The ONLY way to determine whether any individual, business or other entity is being subsidized by the federal government is compare the total federal taxes that he, she or it paid to the federal government on an absolute dollar basis to the absolute dollar value of explicit, direct federal government services calculated on a user fee basis that have been provided to that person business or entity in exchange for those tax dollars. If the former number exceeds the latter, there is no subsidy at all – tax credits or no tax credits.

                2. By the way Tom, whatever my reputation is here, trust me, it’s a badge of honor.

                  1. Liar
                    Asshole
                    Scumbag

                    You graduate with “honors”

                    I’ll take up a collection to send you a diploma. And a badge.

                    1. I take those labels from the sourced to which they come. And the source isn’t impressive. Therefore, it’s an honor. Have a great evening!

                    2. *the source from which they come.

                    3. In 2009 Louisiana collected $1.6 Billion from oil and gas leases. The tax incentives are a minuscule fraction of that. The tax rate is currently 21.9% in LA.

                      So the oil/gas industry is MORE than paying its way, unlike renewables.

                      “Royalties, severance taxes and lease payments provided about $1.6 billion, or 15 percent of all state tax collections last fiscal year. That makes oil and gas the third-biggest revenue source after sales and income taxes, Albrecht said.”

                      http://www.nola.com/business/i…..isian.html

                      Jackass, Stick to something you know…whatever that might be.

                    4. Big Twerp checks in with his latest statist theory. Let me get this straight…for you, no malfeasance from government or businesses as long as the money is coming in from them elsewhere. Wow. Listen to you.

                      By the way, idiot, do you think businesses in renewable industry don’t pay taxes, fees, and fines?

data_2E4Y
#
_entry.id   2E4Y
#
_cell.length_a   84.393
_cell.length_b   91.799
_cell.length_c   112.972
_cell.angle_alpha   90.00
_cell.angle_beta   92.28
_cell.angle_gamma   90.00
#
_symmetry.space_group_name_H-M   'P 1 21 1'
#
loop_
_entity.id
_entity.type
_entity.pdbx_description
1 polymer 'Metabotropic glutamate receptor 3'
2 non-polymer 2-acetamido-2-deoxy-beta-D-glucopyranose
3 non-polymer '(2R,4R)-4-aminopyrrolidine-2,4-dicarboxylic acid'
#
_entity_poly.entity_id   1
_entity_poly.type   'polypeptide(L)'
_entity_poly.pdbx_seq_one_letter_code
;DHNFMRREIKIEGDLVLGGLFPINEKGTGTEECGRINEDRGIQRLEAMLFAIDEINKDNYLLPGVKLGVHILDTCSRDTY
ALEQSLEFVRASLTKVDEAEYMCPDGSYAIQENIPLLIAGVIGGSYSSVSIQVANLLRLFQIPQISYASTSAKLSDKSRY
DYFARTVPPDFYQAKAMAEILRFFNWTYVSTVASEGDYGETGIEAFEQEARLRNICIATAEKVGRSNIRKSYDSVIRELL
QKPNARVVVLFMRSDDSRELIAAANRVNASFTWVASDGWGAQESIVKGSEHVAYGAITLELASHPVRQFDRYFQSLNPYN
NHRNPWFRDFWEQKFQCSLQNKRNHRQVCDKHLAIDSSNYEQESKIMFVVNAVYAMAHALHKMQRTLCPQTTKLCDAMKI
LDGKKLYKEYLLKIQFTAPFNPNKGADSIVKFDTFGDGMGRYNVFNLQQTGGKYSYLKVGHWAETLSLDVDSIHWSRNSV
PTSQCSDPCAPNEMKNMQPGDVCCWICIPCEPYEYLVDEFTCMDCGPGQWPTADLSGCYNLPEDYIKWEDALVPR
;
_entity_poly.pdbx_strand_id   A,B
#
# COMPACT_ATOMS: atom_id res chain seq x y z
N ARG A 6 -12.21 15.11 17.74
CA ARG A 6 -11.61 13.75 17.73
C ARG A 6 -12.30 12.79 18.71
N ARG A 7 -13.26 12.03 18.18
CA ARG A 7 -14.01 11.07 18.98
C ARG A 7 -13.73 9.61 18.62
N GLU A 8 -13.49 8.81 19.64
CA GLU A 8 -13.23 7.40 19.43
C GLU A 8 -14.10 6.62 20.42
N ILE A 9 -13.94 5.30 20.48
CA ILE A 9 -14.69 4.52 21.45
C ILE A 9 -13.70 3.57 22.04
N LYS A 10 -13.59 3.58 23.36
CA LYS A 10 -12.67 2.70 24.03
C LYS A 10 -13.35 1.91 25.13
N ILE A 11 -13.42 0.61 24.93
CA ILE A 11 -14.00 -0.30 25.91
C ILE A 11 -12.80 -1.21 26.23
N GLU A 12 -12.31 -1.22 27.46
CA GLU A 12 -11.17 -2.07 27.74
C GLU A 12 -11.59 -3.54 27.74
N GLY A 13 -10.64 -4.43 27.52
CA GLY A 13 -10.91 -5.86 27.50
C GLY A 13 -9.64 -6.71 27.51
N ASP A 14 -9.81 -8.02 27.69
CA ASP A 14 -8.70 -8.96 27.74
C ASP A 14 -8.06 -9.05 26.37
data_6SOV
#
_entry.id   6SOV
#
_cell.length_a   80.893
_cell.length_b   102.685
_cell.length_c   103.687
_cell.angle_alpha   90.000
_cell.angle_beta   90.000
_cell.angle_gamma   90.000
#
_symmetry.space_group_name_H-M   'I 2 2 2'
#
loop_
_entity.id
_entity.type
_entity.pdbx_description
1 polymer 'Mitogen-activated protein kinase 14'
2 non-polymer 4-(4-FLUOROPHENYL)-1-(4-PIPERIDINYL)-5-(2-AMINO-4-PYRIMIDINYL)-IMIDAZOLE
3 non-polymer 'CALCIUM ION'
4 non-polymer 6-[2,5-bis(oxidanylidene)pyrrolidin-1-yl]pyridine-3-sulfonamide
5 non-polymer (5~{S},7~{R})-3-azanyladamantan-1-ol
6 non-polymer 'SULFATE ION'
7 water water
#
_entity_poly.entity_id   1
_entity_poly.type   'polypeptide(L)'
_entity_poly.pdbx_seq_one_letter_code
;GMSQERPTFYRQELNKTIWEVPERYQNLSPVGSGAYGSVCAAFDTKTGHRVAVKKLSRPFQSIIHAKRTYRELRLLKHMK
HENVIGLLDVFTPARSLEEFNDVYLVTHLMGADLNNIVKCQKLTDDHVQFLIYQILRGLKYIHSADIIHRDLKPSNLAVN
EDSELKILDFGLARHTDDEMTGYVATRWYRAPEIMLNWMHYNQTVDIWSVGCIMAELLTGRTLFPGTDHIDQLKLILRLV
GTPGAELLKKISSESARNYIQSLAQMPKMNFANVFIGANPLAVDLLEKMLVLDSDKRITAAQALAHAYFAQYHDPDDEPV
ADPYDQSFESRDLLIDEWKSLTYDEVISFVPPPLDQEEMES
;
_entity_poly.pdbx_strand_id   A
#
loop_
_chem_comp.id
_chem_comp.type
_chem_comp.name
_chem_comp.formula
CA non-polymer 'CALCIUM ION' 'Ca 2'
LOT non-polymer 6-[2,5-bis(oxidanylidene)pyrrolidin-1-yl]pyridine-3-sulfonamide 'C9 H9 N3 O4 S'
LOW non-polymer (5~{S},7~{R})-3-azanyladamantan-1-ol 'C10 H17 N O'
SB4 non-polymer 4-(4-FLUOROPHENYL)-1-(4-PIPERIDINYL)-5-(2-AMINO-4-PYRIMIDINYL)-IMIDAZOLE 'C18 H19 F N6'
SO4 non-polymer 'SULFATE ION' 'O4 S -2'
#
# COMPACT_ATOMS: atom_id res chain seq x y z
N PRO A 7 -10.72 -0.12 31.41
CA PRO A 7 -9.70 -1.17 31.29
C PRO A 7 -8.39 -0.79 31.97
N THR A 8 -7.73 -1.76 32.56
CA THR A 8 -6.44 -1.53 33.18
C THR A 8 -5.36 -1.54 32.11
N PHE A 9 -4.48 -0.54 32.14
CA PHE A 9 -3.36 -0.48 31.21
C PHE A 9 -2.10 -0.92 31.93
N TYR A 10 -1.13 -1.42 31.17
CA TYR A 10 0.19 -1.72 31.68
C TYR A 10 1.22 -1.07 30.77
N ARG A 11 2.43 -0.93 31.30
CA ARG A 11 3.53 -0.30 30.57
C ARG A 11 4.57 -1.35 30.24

Check out the link below on Wyoming.

                      Congrats on giving renewables in Oregon an excuse…if they paid some money somewhere else, don’t complain.

                      But I would expect nothing else from a corporate apologist and statist like you. Well done!

                    5. Renewables are net suckers at the govt teat.

                      Tax credits are bad, but minuscule for o/g companies. Happy to see them go. And get rid of renewables subsidies. Level playing field.

              2. A subsidy strongly implies money given directly to a company. A tax credit strongly implies an easing of the amount of money taken by the government under threat of force. The only basis on which one could say these are the same is if one assumes that all money belongs to the government in the first place, an assumption that has a long and miserable history.

                Where the line gets blurry is that the terms are being used by politicians, and thus probably don’t actually mean what they seem to.

    3. And Texas, where oil companies are taking advantage of tax credits meant for natural gas by simply reclassifying their wells as gas and not oil.

      “Reclassification ? the legal term for it ? doesn’t happen with the wave of a magic wand. Regulators at the Texas Railroad Commission have to sign off on it. By shifting oil wells to gas wells, producers can often claim a generous state tax credit targeting “high cost” natural gas.”

      “Meant to spur more drilling, the policy can shave several percentage points off the state’s 7.5 percent severance tax on natural gas production. The tax credit is good for 10 years, or until the credits total half the cost to drill and complete a well.”

      “But a surge in oil-to-gas reclassifications may put taxpayers on the hook for hundreds of millions of dollars in incentives for oil wells drilled during boom times, including reimbursement for taxes paid years ago.”

      1. Wells often produce both.

        Solution is to subsidize neither.